The final competition challenged students to design prototype robots capable of harvesting pineapples, a popular crop farmed near the Ashesi campus.  The teams were divided into two groups – intermediate level, for those who had previous computer programming experience and novice, for those with no prior experience.  The four winning teams, comprised equally of young men and women, were culled from a field of 62 high school students from across Ghana.

Henrietta Gborgblorbu, a winner on the novice team from S.O.S Hermann Gmeiner High School said, “This week was totally beyond my expectations.  The program really challenged us to solve problems and use our critical thinking skills.  I didn’t expect to be so excited about robotics.  I want to start a robotics club at my high school.”

The MasterCard Foundation’s support of ARX reflects its focus on enabling young people in developing countries – particularly in Africa – to access quality and relevant education, and develop market-relevant skills to successfully transition into the workforce.  ARX is part of a nine-year, $13 million partnership between Ashesi and The MasterCard Foundation, which will enable 200 academically talented, yet financially disadvantaged students from Africa to complete their studies at Ashesi.

“ARX is developing a community of talented secondary school students who are excited about the possibilities of robotics in Africa,” said Reeta Roy, President and CEO of The MasterCard Foundation.  “The competition encourages young people to develop skills needed to participate in the technology revolution taking place across the continent.”

Visit for more information about ARX, profiles of participating faculty, students and winning teams, and details of the 2012 programme. Pictures of this year’s competition can be accessed on Ashesi’s Facebook page at

Message to the Ashesi Community regarding President John Atta Mills’ death
July 27, 2012, 6:27 pm
Filed under: Uncategorized

By Patrick G. Awuah, Jr.

25th July, 2012

We are all saddened by the news of President John Atta Mills’ death this afternoon.  President Mills was widely recognized as a man of deep faith, and a champion of human rights and peace.  He will be remembered fondly by all of us.  Our thoughts and prayers are with his family and his wife, First Lady Ernestina Naadu Mills.

ImageAs we mourn the sad event of this day, let us also pause to recognize and thank the leaders of Ghana’s democratic institutions – the Executive Branch, the Parliament, and the Supreme Court – for the remarkable work they are doing to shepherd Ghana through this transition.  It is a real testament to the leaders of Ghana that Vice President John Dramani Mahama was sworn in as president by the Chief Justice, at an emergency sitting of Parliament, just a few hours after President Mills’ passing.

Our new President was the guest of honour at our campus inauguration in 2011. I was personally struck by Mahama’s commitment to Ghana’s development and especially to the youth of this country, during my conversations with him at that event.  I was thrilled by his public embrace of Ashesi’s model of fostering critical thinking, ethical wisdom, and innovation.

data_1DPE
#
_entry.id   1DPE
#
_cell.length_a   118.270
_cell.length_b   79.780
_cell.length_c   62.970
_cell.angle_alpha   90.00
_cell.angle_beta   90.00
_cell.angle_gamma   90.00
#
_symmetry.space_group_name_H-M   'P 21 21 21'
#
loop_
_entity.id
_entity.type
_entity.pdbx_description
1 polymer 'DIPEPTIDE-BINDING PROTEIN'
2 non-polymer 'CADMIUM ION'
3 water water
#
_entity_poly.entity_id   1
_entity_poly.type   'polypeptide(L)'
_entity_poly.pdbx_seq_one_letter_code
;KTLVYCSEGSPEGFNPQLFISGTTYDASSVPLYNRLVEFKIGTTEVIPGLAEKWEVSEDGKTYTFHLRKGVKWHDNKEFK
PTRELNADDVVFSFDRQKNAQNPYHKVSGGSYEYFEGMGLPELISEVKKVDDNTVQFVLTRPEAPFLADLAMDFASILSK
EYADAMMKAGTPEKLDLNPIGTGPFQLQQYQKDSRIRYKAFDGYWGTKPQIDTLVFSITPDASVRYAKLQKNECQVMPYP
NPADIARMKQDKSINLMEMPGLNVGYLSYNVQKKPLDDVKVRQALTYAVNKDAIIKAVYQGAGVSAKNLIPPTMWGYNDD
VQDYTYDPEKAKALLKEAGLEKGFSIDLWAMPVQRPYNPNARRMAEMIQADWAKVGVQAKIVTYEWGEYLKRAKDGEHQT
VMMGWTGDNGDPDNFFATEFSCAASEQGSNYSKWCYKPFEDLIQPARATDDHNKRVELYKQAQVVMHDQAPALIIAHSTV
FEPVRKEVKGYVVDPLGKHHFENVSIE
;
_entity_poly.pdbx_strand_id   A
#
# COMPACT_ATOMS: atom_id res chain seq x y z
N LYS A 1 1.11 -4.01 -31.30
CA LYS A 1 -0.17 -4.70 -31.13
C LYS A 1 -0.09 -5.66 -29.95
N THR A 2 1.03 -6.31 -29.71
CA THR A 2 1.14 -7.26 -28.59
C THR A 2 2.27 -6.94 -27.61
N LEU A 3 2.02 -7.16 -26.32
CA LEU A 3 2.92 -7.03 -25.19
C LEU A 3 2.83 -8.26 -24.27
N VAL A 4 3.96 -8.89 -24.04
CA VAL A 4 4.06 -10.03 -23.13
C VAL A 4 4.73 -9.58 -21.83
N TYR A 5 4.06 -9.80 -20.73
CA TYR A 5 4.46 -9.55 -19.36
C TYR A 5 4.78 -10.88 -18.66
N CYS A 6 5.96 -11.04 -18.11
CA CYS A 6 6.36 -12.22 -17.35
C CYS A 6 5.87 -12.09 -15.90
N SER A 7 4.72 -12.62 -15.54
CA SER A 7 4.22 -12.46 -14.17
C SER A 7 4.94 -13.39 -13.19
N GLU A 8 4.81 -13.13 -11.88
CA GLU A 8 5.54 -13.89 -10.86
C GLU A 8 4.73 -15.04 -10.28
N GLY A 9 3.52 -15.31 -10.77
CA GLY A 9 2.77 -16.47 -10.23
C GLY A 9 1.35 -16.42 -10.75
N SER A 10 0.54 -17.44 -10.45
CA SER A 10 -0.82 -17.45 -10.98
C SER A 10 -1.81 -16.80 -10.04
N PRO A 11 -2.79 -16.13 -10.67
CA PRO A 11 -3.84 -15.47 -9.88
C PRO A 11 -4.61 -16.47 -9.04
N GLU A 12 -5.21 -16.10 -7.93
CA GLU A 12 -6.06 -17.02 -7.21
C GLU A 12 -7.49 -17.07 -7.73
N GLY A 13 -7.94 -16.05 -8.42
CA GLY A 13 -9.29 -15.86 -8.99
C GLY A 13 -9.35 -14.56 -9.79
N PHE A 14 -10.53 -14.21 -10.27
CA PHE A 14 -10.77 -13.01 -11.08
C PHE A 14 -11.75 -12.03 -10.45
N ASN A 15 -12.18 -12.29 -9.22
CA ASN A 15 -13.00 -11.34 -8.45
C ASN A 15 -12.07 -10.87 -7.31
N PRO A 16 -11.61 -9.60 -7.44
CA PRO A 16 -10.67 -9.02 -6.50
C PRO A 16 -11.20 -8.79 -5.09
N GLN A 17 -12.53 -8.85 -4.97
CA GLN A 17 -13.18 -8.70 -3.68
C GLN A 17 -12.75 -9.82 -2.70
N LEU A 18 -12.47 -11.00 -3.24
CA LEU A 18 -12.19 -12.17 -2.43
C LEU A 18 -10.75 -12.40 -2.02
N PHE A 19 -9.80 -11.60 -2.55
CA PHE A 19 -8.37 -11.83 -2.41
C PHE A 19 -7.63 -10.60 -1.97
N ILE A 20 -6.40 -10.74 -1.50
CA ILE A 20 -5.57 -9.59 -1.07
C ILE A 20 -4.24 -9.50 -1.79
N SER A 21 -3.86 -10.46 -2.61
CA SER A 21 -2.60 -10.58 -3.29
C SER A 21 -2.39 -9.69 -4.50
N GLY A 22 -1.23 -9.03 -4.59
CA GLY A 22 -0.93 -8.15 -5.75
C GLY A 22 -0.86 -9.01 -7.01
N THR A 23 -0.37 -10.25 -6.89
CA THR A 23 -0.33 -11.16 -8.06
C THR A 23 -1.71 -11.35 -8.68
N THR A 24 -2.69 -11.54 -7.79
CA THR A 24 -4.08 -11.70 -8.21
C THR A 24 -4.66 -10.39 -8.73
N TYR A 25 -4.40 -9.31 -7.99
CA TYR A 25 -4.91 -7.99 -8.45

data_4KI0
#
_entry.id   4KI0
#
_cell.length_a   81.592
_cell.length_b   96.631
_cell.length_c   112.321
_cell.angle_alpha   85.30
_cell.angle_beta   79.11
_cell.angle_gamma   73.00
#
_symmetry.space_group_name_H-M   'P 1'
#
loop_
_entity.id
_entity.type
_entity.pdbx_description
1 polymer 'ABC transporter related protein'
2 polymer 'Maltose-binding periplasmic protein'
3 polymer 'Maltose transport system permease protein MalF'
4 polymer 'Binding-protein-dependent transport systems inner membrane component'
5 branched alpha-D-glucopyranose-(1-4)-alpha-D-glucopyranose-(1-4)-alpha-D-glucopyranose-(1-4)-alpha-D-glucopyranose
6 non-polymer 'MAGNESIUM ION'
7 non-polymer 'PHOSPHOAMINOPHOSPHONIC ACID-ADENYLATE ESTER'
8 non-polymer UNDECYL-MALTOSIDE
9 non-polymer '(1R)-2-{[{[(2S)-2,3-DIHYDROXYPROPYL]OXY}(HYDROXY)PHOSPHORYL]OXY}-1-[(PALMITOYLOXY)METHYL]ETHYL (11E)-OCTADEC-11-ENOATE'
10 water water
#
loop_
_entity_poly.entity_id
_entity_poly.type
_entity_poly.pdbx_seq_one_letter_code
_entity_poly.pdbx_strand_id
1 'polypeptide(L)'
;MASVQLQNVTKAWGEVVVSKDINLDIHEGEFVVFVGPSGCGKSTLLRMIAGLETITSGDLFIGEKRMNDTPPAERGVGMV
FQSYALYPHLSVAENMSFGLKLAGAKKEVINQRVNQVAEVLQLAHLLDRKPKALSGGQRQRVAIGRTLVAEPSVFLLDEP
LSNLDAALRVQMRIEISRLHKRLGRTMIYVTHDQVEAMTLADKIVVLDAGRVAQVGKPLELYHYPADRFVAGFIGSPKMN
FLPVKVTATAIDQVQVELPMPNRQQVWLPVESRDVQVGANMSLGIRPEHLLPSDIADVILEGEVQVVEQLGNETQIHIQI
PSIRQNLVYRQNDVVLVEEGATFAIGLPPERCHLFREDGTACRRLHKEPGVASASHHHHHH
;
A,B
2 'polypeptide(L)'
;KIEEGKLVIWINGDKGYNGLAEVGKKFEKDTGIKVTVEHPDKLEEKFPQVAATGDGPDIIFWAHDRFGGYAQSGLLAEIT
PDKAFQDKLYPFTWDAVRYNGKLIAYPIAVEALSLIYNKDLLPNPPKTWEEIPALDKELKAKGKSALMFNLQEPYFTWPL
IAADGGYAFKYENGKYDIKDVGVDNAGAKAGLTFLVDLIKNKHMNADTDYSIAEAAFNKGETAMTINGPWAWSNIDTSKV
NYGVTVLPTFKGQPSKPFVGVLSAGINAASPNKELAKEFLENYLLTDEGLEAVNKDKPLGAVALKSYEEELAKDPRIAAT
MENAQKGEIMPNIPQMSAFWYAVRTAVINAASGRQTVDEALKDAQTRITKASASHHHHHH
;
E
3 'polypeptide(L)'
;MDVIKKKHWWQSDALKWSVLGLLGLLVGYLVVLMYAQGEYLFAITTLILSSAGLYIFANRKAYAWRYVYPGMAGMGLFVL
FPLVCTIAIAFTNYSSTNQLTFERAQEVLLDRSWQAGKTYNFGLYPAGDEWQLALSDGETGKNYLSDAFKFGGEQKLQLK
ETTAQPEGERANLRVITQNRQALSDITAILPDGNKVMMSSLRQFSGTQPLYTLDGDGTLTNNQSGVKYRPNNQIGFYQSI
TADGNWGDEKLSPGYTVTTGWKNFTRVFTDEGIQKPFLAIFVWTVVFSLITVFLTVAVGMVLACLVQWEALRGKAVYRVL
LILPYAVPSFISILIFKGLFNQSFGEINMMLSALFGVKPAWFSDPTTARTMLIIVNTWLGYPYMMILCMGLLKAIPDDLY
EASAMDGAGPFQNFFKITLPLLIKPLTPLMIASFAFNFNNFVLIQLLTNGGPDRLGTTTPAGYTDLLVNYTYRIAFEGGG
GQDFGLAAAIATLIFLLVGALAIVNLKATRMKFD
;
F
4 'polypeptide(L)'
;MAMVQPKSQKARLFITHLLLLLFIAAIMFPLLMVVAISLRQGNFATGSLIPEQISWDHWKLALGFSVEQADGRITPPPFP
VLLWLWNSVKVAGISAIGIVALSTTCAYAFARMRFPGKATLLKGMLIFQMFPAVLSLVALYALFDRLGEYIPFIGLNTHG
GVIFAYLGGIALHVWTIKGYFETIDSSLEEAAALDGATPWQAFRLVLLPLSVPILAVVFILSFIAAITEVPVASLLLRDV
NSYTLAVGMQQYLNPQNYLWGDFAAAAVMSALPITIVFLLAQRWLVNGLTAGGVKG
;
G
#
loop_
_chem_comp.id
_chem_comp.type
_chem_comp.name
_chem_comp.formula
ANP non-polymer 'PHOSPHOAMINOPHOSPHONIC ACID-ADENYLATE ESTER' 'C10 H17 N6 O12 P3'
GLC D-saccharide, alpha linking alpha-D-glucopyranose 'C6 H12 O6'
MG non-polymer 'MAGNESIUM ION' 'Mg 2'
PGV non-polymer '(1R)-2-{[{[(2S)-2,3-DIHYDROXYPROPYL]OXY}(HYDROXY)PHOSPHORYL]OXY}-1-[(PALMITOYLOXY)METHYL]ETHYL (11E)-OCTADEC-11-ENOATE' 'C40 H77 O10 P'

I also offer my thanks to the leaders of opposition parties who have called for a spirit of unity at this difficult time.  This solemn and orderly transition demonstrates the growing strength of Ghana’s democracy.  I am convinced that Ghana’s response in the coming days and months will show the world and the international members of the Ashesi Community – foreign students, visiting faculty and donors – that Ghana is firmly on the path of stability and development.

On behalf of the Ashesi Community and on my own behalf, I wish our new President Mahama well in his new role at the helm of Ghana. We extend our heartfelt gratitude to him for the task he takes on today to guide the ship of the Ghanaian state.

From romanticizing Africa to promoting ethical leadership to change Africa
April 12, 2012, 3:35 pm
Filed under: 10th Anniversary

By Peter O. Koelle, Trustee at Ashesi University Foundation since May 2011

Growing up in Munich (Germany), Africa has always been fascinating for me: as a boy collecting exotic stamps from African countries; in high school reading African fairy tales researched by Leo Frobenius, a German ethnologist who, according to Senghor, “gave back to Africa her dignity and identity”, and at university, taking the chance to learn Swahili and reading books about Bantuphilosophy.  And travelling, of course, not only to Egypt, Morocco and South Africa, but also to countries like Mali and Sudan.

However, my professional life in international finance brought me far away from the romantic Africaphilia of my youth. After retirement I moved to Oxford in 2009 to do some academic “grazing” without the pressures of getting a job afterwards. But roaming around the enchanting English countryside and studying “interesting” things looked pretty soon like “leftover time to kill” to me. Maybe retirement is nothing but a bourgeois concept and board memberships are only for people who still want to feel important after they finished their career.

December 2010 Peter Woicke, whom I know since 1971 when we both were working for J.P. Morgan, and now the Chairman of Ashesi Foundation asked me to join the Board of Trustees. His argument was as follows: After his experience with the World Bank and as Chairman of Save the Children he was convinced that any development in Africa is dependent before all else on local ethical leadership.

I joined the Board without long deliberations.  Ashesi’s mission is pretty clear: to teach not only critical thinking, problem solving and concern for others, but entrepreneurial thinking and ethical leadership. This means initiative and risk taking but within a high moral value system. It also means putting character building and moral principles back into universities. It requires behavioural formation – and not just instruction, not “filling a bucket, but lighting a fire”. And it means a unity of life and not the schizophrenic situation that the life at work is guided by different ethical principles than private life. Globalization is leading slowly to global ethical standards and moral failures are not to be excused by ethical relativism.

The Ashesi education is not limited to the 4 years in a classroom in Ghana to get a good job afterwards. Before changing the world and changing Africa, Ashesi asks you to change yourself. What a great idea of Patrick Awuah to work to implement such an endeavour! Ashesi graduates will not have a profession – they will have a mission!